Employees and Automation in Harmony
For a well-known guitar maker, automation sets employees free, and product improvement engages those employees’ attention.
At Taylor Guitars’ production facility in El Cajon, California, the machining capability is mostly for machining wood. Some of the 27 CNC machining centers at this site produce metal tooling components used in the plant’s own production, but most of these machines precisely mill wooden guitar parts. This precision machining figures into a production process that also involves considerable artistic care and hand labor. The juxtaposition of automation and craftsmanship here provides a picture that might be relevant to understanding the proper role of automation in manufacturing in general. That is, automation does not replace people, but instead adds capability beyond what humans can do, and sets people free to give their attention to work that requires a human touch.
For example, Taylor uses robots. It uses various robots in varying operations throughout the process of making a guitar. One application is assembly. On the company’s Expression System 2 guitars, the pickup—the set of piezo-electric transducers that amplify sound—has been relocated from under the guitar bridge to behind it. That change improved sound quality, but made a layer of foil around piezo crystal difficult for human fingers to place, and impossible to place with consistency. Taylor’s response was a small Epson robot that now performs this assembly step reliably.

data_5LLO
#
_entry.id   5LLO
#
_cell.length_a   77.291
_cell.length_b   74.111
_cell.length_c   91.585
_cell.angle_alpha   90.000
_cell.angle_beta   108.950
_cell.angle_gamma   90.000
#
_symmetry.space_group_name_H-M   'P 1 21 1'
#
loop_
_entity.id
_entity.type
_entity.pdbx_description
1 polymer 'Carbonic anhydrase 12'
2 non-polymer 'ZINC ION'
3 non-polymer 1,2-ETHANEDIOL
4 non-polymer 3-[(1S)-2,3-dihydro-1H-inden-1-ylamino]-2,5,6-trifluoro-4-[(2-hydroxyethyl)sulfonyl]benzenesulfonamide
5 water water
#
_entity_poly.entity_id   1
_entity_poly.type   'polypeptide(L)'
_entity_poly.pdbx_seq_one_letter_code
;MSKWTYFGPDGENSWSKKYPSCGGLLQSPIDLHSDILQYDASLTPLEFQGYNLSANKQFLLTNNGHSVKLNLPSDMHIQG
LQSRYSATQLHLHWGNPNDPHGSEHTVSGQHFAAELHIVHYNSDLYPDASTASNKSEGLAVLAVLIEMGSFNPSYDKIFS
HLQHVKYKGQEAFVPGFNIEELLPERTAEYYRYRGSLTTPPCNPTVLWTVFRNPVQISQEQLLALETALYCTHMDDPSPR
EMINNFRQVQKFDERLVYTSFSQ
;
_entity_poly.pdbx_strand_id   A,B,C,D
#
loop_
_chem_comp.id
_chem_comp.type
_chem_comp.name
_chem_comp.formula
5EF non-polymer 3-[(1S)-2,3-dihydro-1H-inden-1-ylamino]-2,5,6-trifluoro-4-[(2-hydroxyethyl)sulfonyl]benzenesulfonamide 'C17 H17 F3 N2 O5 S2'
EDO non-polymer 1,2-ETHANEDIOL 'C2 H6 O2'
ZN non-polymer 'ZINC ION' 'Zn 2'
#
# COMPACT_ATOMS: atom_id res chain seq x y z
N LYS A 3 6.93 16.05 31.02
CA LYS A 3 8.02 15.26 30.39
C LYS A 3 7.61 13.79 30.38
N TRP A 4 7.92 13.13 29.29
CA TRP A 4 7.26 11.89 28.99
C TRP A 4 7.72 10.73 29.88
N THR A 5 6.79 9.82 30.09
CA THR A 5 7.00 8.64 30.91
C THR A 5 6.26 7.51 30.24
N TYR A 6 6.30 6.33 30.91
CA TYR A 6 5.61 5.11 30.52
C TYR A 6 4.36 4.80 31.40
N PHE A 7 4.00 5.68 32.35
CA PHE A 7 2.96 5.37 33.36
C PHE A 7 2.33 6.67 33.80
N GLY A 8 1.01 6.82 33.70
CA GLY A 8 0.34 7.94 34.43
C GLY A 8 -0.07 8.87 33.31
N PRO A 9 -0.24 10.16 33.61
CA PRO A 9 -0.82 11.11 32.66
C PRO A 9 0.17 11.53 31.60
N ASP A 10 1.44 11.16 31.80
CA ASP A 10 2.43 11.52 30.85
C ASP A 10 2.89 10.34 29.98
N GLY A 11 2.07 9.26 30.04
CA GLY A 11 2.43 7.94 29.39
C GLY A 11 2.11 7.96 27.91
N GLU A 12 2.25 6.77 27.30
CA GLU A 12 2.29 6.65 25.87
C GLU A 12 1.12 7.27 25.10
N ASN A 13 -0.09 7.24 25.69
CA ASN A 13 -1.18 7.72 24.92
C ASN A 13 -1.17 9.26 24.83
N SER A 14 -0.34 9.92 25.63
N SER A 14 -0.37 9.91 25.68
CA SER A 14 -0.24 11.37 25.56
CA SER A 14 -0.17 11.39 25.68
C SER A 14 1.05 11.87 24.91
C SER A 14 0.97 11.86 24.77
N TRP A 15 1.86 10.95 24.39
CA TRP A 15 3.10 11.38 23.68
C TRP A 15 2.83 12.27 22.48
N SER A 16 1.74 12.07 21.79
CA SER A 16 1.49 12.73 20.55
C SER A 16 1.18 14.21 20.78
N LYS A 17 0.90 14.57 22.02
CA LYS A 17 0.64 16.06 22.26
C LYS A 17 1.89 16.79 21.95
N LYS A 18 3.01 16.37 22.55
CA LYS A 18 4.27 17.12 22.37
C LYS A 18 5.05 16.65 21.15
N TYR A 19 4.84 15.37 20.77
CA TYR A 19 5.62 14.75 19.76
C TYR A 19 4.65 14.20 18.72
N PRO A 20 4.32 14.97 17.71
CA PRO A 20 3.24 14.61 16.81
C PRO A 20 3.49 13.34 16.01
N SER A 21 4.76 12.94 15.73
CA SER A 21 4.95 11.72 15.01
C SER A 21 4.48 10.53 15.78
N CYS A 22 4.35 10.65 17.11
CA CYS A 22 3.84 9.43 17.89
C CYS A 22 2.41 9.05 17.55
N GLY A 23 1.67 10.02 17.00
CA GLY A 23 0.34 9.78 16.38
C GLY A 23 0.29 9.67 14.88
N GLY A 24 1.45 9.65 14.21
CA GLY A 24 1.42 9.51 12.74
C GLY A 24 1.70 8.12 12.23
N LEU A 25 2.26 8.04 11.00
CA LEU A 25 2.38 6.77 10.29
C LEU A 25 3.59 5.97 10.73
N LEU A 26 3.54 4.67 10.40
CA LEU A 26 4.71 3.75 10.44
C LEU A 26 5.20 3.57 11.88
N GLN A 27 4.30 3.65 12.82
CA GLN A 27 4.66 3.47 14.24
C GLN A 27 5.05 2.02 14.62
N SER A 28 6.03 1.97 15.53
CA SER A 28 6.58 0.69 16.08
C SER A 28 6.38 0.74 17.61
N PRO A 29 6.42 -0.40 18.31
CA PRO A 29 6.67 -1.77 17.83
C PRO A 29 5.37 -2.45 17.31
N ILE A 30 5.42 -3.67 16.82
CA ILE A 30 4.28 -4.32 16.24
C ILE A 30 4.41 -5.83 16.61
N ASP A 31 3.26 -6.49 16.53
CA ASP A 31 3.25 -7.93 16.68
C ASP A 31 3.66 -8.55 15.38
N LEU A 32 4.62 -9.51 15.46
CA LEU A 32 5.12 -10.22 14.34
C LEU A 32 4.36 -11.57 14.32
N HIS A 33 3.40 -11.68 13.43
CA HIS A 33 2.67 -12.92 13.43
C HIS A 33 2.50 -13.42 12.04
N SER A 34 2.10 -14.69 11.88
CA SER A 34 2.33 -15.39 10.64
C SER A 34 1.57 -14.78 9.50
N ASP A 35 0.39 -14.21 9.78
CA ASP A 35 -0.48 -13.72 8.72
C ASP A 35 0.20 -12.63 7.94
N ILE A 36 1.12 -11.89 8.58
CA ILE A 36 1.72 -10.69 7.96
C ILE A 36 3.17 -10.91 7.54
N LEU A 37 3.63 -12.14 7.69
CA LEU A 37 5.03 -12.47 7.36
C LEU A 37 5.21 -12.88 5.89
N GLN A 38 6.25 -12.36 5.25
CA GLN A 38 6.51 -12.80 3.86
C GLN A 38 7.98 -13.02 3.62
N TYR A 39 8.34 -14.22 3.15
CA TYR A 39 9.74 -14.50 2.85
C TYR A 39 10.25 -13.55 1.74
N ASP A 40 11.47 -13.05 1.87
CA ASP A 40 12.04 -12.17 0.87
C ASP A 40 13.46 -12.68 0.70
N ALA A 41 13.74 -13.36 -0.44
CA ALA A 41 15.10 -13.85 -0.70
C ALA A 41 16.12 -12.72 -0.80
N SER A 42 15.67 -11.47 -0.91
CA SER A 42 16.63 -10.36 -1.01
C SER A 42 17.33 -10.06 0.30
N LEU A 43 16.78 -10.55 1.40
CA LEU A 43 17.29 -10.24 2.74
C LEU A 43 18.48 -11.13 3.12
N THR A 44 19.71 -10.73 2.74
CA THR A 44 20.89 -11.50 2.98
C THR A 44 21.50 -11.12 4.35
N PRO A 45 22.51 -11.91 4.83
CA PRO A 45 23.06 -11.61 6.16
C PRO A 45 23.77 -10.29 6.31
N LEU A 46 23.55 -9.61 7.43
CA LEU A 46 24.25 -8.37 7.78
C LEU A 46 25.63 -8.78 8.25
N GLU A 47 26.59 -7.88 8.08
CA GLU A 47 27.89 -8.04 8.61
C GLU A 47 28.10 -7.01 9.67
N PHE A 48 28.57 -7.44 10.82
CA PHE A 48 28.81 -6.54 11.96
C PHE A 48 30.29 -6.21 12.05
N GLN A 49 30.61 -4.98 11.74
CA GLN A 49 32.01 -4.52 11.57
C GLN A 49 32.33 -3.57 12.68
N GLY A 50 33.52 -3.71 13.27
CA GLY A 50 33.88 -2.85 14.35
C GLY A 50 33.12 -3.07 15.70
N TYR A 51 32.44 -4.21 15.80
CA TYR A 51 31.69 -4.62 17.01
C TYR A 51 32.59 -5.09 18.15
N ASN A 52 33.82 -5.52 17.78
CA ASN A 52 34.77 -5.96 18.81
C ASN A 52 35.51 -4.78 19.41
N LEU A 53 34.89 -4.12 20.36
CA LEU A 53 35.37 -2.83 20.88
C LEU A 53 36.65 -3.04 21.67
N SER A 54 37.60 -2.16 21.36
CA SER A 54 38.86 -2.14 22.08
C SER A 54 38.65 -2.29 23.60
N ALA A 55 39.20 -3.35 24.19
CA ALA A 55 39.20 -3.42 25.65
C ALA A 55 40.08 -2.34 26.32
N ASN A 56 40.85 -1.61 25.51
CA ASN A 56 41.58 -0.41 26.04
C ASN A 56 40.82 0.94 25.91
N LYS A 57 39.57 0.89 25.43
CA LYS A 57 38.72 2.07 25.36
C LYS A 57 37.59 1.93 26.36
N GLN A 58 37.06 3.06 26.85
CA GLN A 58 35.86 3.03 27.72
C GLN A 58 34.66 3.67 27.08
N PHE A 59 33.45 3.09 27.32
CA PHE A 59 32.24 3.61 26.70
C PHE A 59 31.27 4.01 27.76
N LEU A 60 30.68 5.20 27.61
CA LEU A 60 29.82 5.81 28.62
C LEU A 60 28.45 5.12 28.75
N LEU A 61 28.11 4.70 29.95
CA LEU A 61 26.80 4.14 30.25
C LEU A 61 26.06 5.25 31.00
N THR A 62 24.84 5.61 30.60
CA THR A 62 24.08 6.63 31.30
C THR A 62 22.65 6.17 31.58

Meanwhile, at a much larger scale, a robot from ABB Robotics performs buffing. Unlike the pickup assembly, this is an operation employees can do and historically have done. But the work was difficult. Human strength would be used to hold the guitar box against the buffing wheel, an operation that was not only tiring but also intimidating to some and perhaps unsafe. The robot thus was used to automate an operation that employees generally did not want to do.
Yet the advance of the manufacturing process here is not always an advance into greater automation. This is significant. On the company’s new 800 series, the guitar’s improved acoustics result in part from a finish that is only one-half the thickness of the comparable finish on previous guitars. The challenge that finish presents is this: By what means can Taylor hold that finish within its new limits while still producing a guitar that is as pleasing to the eye as guitars with a heavier coating? The answer is manual labor. The guitar finish is hand-measured more frequently in production than previous guitars have been, and much more of its sanding is done by hand. And part of the reason why the company had the labor capacity to implement these changes is because of the way it has used automation to free up labor from less rewarding tasks such as buffing.
The lesson in this is bigger than transducers or wood finishing, and bigger than guitars. At Taylor, automation extends and liberates employees’ capabilities, while the employees stay. The company has made the promise that no employee will be laid off because of automation. This has been an easy promise to keep, because Taylor needs the people. Indeed, it needs to automate even further in order to keep setting employees free, because an ever-advancing company that is continually improving its product line is continually finding new challenges that call for the focused attention of talented people.
Several exhibitors at the recent EMO show in Hannover, Germany, featured demonstrations of robotic arms wielding live cutting tools such as end mills or face mills. Perhaps the most dramatic demo was presented by Delcam to showcase this CAM developer’s PowerMill Robot Interface.
After watching a machinist take four hours to set up a part on a VMC, Dan Olsen of Mach Machine knew he had a problem. The solution seemed clear: horizontal machining. The automation system wasn’t expected; but the novelty was well worth it before long.
Three major technological advancements have changed modern manufacturing. Pay attention or get left behind.